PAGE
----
If you hate daylight saving time and the confusion and sleep deprivation it brings, you now have solid data on your side. A wave of new research is bolstering arguments against changing clocks twice a year.
The case for daylight saving time has been shaky for a while. The biannual time change was originally implemented to save energy. Yet dozens of studies around the world have found that changing the clocks has either minuscule or nonexistent effects on energy use. When Indiana finally implemented daylight saving in 2006, residents actually used more electricity.
Daylight saving time isn’t just a benign relic of the 1970s energy crisis. The latest research suggests the time change can be harmful to our health and cost us money. The effects are most disruptive in the spring and fall, right after time changes. Clocks in the US will spring forward this year on Sunday. Most of Europe moves to daylight saving time two weeks later.
The suffering of the spring time change begins with the loss of an hour of sleep. That might not seem like a big deal, but researchers have found it can be dangerous to mess with sleep schedules. Car accidents, strokes, and heart attacks spike in the days after the March time change. It turns out that judges, sleep deprived by daylight saving, impose harsher sentences.
‘‘Even mild changes to sleep patterns can affect human capital in significant ways,’’ Cornell University researchers Lawrence Jin and Nicolas Ziebarth wrote last year.
Some of the last defenders of daylight saving time have been a cluster of business groups who assume the change helps stimulate consumer spending. That’s not true either, according to recent analysis of 380 million bank and credit-card transactions by the JPMorgan Chase Institute.
The study compared Los Angeles with Phoenix in the 30 days after the March and November time changes. Arizona is a natural test case since it’s one of the two states, along with Hawaii, that doesn’t do daylight saving. In the spring, according to the consumer transaction data, the additional hour of evening daylight in Los Angeles managed to slightly boost card spending per person, compared with that in Phoenix, although by less than 1 percent. That spending uptick is swamped by the negative impact of the November time change, which sees the darkened population of Los Angeles spend 3.5 percent less at local retailers.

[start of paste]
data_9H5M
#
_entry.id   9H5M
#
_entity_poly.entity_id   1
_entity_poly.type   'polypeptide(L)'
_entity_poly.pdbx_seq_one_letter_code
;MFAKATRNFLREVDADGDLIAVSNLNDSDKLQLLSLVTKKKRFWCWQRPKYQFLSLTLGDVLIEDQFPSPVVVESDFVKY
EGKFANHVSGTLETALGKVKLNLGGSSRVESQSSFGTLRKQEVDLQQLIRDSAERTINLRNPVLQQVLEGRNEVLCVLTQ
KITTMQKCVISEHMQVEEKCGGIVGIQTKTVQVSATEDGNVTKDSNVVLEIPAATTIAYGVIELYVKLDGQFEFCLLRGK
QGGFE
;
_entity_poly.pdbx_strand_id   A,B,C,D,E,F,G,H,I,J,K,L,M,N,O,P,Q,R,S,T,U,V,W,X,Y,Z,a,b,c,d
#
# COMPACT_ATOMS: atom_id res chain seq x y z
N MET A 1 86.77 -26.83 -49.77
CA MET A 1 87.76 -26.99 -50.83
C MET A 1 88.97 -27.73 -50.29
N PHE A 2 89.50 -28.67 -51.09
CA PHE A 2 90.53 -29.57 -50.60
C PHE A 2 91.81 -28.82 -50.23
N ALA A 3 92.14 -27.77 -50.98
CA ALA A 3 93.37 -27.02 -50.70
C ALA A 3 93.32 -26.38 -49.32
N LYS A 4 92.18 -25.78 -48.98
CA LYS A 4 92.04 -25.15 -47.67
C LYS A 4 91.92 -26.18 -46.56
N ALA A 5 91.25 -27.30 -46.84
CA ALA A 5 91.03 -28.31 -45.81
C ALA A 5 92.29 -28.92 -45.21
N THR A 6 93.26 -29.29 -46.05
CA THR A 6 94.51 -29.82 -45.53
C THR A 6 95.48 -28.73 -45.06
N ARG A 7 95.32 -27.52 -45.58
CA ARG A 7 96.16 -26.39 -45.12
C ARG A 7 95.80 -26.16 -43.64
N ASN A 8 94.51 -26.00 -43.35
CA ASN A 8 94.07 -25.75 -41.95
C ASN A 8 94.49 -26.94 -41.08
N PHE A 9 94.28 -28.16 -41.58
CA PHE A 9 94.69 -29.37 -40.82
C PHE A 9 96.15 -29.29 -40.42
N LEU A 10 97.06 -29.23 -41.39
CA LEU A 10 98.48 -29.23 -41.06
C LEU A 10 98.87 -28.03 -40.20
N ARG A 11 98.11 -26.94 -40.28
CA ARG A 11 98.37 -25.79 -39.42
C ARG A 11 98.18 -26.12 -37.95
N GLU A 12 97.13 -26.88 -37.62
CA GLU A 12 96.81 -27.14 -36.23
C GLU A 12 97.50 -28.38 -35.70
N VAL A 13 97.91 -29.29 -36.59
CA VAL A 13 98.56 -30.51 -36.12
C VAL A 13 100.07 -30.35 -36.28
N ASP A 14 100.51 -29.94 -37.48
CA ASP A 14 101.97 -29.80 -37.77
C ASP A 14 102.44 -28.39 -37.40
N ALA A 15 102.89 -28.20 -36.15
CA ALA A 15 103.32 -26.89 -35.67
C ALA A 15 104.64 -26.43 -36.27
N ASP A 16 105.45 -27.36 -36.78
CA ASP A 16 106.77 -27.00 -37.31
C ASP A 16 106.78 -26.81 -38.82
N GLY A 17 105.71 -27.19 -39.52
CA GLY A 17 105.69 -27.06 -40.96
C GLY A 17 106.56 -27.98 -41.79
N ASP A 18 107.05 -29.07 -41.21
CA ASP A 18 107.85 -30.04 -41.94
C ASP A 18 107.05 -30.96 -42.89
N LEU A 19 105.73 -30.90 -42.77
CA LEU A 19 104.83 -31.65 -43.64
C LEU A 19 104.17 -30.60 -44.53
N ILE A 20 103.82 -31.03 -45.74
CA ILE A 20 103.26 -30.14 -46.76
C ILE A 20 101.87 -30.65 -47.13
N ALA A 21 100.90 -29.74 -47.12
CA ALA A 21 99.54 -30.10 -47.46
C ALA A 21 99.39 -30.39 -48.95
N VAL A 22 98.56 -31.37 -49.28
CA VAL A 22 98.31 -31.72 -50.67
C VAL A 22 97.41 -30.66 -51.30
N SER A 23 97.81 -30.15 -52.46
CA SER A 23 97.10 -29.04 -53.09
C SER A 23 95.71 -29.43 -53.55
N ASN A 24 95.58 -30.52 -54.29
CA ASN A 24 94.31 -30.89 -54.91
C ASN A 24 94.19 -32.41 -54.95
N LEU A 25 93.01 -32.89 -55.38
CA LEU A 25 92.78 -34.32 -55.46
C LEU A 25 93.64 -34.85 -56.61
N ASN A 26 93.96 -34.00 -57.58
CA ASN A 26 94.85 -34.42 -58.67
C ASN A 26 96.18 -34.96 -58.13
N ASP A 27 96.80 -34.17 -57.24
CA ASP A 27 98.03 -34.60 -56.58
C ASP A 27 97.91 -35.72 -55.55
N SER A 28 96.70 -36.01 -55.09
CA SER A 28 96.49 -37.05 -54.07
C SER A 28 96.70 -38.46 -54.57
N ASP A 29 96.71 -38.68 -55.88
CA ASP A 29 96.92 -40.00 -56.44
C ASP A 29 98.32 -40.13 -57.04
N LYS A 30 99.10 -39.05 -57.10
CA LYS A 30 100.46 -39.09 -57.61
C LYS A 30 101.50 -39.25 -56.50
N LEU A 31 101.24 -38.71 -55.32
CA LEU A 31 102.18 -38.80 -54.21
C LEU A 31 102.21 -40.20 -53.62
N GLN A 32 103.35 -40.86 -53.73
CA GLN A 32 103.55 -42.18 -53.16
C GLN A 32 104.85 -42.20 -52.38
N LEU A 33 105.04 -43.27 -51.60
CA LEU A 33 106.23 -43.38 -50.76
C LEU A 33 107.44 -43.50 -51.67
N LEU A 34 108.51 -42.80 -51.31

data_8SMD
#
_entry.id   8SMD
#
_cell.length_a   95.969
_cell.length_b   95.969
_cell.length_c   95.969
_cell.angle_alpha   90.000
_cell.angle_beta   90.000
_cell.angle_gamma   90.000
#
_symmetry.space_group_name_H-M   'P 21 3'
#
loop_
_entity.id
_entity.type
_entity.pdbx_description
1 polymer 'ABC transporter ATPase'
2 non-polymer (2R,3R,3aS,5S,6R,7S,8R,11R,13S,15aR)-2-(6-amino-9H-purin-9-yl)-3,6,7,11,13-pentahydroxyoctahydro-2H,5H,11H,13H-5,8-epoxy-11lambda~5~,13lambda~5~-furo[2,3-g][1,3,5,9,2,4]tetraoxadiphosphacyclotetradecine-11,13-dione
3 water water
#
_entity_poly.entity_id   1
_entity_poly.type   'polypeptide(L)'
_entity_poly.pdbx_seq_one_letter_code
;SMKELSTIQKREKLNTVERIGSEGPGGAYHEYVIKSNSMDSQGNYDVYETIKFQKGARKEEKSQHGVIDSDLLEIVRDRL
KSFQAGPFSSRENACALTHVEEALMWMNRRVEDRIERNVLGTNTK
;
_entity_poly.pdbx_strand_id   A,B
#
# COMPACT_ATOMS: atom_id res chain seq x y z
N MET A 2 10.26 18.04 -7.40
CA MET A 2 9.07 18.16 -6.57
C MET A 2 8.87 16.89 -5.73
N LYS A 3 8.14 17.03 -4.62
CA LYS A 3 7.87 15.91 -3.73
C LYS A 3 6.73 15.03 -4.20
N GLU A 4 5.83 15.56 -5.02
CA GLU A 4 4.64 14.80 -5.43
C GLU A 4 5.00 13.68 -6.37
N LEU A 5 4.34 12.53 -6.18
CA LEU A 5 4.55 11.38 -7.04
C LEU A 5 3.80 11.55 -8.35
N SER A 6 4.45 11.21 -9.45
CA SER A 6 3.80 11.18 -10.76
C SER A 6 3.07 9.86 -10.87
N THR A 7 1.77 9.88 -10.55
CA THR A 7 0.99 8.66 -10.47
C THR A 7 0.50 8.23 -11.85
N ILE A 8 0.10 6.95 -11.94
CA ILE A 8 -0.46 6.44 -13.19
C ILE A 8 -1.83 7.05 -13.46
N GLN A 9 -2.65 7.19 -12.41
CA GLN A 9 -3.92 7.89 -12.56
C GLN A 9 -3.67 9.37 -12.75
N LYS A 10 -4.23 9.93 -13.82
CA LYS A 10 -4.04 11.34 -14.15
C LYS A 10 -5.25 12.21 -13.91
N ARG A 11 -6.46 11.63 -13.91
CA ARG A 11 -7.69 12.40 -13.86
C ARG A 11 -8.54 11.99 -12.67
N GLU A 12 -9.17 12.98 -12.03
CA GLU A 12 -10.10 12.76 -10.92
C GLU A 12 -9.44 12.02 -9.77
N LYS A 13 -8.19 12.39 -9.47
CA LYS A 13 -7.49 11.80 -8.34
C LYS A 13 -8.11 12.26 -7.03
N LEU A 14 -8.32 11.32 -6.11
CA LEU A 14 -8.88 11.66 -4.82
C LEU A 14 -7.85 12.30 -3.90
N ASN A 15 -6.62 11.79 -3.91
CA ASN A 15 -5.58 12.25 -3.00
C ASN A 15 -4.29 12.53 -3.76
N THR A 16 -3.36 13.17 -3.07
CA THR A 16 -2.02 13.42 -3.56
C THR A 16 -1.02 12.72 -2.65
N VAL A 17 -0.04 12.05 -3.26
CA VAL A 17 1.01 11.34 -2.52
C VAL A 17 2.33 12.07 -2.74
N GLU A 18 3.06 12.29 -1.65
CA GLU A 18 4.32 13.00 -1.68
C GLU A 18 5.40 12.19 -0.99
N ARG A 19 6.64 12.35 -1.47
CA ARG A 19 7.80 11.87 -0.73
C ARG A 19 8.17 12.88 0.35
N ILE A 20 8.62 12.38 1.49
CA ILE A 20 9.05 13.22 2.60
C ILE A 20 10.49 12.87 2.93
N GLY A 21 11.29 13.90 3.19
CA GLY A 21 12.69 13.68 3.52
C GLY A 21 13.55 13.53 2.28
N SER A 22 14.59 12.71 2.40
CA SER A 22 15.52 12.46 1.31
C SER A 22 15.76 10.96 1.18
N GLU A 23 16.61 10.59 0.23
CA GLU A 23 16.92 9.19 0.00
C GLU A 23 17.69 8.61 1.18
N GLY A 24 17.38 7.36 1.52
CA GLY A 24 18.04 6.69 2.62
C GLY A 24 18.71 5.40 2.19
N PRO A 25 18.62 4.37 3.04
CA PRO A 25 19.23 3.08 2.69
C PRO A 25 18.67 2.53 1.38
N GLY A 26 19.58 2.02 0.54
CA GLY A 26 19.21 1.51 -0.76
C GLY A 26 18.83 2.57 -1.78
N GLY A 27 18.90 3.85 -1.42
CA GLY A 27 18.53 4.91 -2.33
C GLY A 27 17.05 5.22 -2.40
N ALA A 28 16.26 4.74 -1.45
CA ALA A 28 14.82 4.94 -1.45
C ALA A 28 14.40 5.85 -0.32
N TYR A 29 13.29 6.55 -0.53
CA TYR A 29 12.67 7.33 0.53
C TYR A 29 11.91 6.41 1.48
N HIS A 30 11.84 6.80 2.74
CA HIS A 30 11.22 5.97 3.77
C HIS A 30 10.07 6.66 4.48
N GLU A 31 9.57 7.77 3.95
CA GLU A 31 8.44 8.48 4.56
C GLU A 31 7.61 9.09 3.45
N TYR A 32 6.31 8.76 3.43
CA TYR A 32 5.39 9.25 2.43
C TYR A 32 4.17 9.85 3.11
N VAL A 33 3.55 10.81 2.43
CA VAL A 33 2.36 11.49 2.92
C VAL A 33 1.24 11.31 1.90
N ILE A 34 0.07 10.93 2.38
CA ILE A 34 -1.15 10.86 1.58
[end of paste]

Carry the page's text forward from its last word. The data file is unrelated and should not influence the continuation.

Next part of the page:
Daylight turns out to be a surprisingly large factor in how often workers stop at stores on their way home from their jobs in the evening. ‘‘At the end of the day, it’s either dark or light, and [people are] going to make an impulse decision at that point,’’ Diana Farrell, president and chief executive of the JPMorgan Chase Institute.
One possible explanation for the sharp spending decline, Farrell said, is that the extra hour of darkness could push more people to shop online rather than in-person. The study looked only at transactions via local retailers.
Daylight saving time may threaten our health, hurt local retailers, and otherwise disrupt our lives. But can anything be done about it?
As Hawaii and Arizona show, the US government gives states a choice as to whether to adopt daylight saving time. But states aren’t currently allowed to switch to daylight saving time year-round. Last year, 19 bills were pending in state legislatures around the US to end the biannual time change, according to the National Conference of State Legislatures. None passed.
Daylight saving is ‘‘an example of how sticky policy can be,’’ Farrell said.
A bill signed by Governor Charlie Baker in August included a provision establishing a task force to study if Massachusetts should leave Eastern Standard Time behind. The commission would analyze putting the state on Atlantic Standard Time throughout the year, rather than springing forward every March and falling back every November.
And since the beginning of the year, state legislators elsewhere have introduced an 20 bills on the topic, according to the National Conference of State Legislatures. Eleven bills, including proposals in Texas and California, would put states permanently on standard time; nine of the bills aim to make daylight saving time permanent, many of them by urging lawmakers in Washington to change the rules.
That looks unlikely. In a search of bills pending in the Congress this year and last year, none mention daylight saving.